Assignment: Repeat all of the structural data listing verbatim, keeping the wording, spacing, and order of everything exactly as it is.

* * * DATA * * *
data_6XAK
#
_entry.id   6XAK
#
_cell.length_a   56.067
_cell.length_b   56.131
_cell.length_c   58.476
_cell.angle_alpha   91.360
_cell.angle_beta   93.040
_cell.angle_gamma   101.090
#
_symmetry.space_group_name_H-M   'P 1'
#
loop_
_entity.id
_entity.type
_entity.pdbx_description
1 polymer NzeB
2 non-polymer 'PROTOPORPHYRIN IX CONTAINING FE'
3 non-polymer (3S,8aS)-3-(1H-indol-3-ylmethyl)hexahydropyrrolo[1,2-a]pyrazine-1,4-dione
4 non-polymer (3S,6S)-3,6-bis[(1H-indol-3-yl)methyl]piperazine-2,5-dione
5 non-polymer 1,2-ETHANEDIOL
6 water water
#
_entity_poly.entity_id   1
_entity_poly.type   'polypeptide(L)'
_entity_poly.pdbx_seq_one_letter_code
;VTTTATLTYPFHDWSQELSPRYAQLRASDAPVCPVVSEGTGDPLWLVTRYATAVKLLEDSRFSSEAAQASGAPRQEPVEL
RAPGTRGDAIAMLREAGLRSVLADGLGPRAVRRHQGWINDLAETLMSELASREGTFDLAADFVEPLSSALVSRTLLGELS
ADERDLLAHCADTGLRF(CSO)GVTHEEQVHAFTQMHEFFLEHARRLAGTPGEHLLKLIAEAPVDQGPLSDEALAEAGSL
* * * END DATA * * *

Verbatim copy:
data_6XAK
#
_entry.id   6XAK
#
_cell.length_a   56.067
_cell.length_b   56.131
_cell.length_c   58.476
_cell.angle_alpha   91.360
_cell.angle_beta   93.040
_cell.angle_gamma   101.090
#
_symmetry.space_group_name_H-M   'P 1'
#
loop_
_entity.id
_entity.type
_entity.pdbx_description
1 polymer NzeB
2 non-polymer 'PROTOPORPHYRIN IX CONTAINING FE'
3 non-polymer (3S,8aS)-3-(1H-indol-3-ylmethyl)hexahydropyrrolo[1,2-a]pyrazine-1,4-dione
4 non-polymer (3S,6S)-3,6-bis[(1H-indol-3-yl)methyl]piperazine-2,5-dione
5 non-polymer 1,2-ETHANEDIOL
6 water water
#
_entity_poly.entity_id   1
_entity_poly.type   'polypeptide(L)'
_entity_poly.pdbx_seq_one_letter_code
;VTTTATLTYPFHDWSQELSPRYAQLRASDAPVCPVVSEGTGDPLWLVTRYATAVKLLEDSRFSSEAAQASGAPRQEPVEL
RAPGTRGDAIAMLREAGLRSVLADGLGPRAVRRHQGWINDLAETLMSELASREGTFDLAADFVEPLSSALVSRTLLGELS
ADERDLLAHCADTGLRF(CSO)GVTHEEQVHAFTQMHEFFLEHARRLAGTPGEHLLKLIAEAPVDQGPLSDEALAEAGSL